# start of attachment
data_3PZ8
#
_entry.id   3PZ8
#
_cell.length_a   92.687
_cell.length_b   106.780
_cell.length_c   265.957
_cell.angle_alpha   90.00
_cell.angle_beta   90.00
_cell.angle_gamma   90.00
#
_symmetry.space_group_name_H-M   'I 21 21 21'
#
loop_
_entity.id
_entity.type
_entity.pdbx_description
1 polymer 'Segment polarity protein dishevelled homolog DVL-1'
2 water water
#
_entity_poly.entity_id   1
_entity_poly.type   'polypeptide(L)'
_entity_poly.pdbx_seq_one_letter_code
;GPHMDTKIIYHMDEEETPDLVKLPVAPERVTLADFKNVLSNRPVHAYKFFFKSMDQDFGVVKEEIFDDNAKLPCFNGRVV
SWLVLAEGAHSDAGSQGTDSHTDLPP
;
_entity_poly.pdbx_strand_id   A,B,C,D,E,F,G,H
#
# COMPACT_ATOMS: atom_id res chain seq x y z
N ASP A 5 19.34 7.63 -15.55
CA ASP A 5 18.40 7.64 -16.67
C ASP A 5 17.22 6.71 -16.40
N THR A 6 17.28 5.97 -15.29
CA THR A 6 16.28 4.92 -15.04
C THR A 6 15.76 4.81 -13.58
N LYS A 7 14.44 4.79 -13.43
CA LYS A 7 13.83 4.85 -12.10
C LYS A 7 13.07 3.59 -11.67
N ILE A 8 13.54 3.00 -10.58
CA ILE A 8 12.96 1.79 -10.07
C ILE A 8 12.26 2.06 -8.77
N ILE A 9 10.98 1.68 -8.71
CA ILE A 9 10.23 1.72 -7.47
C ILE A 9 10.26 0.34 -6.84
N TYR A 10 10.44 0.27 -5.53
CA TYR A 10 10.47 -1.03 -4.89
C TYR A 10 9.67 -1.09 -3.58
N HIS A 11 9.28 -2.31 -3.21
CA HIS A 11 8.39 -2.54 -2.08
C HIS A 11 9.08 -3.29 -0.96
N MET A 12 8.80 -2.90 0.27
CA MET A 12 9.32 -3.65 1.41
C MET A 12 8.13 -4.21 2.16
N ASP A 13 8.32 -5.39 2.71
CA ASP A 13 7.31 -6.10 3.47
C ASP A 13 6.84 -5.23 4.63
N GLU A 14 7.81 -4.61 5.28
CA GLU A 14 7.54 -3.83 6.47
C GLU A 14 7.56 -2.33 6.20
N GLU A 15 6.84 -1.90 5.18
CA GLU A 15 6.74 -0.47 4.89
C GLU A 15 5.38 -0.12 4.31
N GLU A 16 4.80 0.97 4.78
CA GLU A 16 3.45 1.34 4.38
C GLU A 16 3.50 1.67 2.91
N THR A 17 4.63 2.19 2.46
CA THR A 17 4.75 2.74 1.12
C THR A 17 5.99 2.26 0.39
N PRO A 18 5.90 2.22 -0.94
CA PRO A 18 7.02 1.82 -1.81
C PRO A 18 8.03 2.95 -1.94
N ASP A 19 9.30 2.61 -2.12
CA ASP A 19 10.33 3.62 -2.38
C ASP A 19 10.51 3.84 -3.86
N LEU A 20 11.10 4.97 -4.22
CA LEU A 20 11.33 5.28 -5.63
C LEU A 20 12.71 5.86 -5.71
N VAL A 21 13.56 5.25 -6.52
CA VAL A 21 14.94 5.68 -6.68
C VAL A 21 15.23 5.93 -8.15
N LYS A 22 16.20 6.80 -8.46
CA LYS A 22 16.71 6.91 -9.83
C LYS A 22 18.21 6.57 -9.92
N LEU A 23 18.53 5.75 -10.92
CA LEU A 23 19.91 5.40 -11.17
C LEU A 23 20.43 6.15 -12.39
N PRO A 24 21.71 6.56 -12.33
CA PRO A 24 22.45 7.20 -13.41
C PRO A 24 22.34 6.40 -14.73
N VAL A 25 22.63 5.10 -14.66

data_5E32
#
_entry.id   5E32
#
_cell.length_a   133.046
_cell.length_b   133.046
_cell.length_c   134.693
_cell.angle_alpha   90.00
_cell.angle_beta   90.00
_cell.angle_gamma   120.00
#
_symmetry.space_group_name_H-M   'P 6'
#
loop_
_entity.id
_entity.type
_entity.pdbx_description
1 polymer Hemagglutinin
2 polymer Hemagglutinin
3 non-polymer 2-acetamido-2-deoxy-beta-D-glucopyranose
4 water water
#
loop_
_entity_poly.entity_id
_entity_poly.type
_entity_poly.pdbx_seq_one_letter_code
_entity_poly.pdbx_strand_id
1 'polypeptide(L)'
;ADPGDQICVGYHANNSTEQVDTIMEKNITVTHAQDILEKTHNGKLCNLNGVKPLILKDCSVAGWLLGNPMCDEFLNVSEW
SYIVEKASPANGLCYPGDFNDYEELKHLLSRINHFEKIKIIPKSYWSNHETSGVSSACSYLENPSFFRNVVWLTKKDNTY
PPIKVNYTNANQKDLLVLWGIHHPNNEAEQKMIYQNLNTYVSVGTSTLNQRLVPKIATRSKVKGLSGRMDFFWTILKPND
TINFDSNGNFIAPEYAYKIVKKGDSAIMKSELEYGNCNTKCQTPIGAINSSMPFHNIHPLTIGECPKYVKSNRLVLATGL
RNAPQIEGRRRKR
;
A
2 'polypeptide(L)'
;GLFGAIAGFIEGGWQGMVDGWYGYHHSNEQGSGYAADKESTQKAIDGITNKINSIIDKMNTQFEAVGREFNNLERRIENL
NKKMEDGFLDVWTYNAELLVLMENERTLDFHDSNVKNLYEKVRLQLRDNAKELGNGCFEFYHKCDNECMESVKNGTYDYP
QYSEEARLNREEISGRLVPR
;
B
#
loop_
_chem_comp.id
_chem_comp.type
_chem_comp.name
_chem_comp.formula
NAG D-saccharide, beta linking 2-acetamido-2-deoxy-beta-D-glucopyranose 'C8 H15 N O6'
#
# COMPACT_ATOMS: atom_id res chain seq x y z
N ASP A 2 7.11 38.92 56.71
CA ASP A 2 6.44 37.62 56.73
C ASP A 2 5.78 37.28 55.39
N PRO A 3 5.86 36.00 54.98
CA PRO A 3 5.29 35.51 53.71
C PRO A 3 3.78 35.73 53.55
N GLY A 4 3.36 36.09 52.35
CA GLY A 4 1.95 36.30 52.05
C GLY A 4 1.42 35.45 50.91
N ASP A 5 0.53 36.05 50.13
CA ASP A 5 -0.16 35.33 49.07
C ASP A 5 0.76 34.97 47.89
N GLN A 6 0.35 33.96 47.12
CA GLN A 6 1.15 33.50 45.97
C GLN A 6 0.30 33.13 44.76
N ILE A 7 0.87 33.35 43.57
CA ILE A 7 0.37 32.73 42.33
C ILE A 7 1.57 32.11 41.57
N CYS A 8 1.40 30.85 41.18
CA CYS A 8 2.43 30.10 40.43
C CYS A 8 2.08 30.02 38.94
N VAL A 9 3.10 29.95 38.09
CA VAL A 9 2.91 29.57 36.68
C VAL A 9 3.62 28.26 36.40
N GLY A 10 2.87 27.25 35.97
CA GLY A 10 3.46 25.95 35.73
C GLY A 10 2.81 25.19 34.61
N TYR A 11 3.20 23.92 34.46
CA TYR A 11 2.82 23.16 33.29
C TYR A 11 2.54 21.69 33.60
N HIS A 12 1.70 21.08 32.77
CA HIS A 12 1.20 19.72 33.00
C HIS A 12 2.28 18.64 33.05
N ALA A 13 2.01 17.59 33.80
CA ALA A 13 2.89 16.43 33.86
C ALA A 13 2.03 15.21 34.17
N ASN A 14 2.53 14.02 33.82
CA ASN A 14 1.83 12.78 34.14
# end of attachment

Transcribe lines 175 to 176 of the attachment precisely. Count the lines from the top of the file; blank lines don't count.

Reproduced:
CA ALA A 13 2.89 16.43 33.86
C ALA A 13 2.03 15.21 34.17